Meanwhile, SpaceX is testing a different solution for managing reflectivity as satellites launch and climb, before the visors can make much of a difference. Because this experiment operates on the computer code running the satellites, rather than on the satellite as an object, the approach can be applied to already-orbiting Starlink satellites as well as future launches.
The technique relies on twisting the satellites during crucial points in their orbits so that the solar panels lie flat and point directly from Earth to the sun, nearly eliminating the proportion of their surface visible from the ground. The company believes that should dramatically reduce the satellites' brightness, although they will still sometimes be visible.
"There are a couple of nuanced reasons why this is tricky to implement," company representatives wrote in the statement. "This could result in the occasional set of Starlink satellites in the orbit raise of flight that are temporarily visible for one part of an orbit."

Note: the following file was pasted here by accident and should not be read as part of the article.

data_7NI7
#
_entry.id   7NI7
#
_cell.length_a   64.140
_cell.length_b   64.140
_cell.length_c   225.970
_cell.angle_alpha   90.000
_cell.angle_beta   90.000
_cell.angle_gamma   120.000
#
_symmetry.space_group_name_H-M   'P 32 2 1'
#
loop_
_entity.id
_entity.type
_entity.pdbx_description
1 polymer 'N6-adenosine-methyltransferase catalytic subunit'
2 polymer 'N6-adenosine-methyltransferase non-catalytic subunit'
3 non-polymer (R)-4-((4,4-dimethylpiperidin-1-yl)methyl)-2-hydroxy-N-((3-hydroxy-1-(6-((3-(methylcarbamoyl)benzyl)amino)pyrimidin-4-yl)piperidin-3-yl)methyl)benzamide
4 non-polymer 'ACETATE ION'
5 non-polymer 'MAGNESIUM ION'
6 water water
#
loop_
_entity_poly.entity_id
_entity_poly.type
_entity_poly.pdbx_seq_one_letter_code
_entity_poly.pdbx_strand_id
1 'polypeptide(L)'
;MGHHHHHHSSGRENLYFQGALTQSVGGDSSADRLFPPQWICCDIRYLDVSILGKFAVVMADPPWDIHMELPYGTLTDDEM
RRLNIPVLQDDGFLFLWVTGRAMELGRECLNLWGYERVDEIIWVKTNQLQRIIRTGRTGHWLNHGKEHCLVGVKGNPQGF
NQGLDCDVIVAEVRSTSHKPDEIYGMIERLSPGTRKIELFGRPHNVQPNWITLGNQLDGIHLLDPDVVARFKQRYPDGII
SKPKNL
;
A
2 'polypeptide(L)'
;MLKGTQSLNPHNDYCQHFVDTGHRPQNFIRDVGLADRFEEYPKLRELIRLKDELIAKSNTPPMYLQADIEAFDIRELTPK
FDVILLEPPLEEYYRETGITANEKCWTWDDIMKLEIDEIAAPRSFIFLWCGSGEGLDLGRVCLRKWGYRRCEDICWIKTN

For Lowenthal, those steps are important. "Bottom line, SpaceX has devoted significant resources to these technical solutions," he said. But only observations will tell how much the visors and orientation techniques actually reduce the impact of Starlink on astronomy.
And the same two factors that have proved so challenging with Starlink — the satellites' size and altitude — will shape how all future megaconstellations impact astronomy, Lowenthal said. What is less clear is whether the operators of those constellations will take into consideration astronomers' concerns about their fleets.
So far, SpaceX is the only company with megaconstellation dreams that has proven to be communicative. Lowenthal said his group met with OneWeb once, before the company's bankruptcy declaration at the end of March. And that's it.
"We've had no major conversations with other operators," he told the gathered astronomers. "There's no guarantee that all of these, or even any of them, will be good citizens, as we would say SpaceX has been."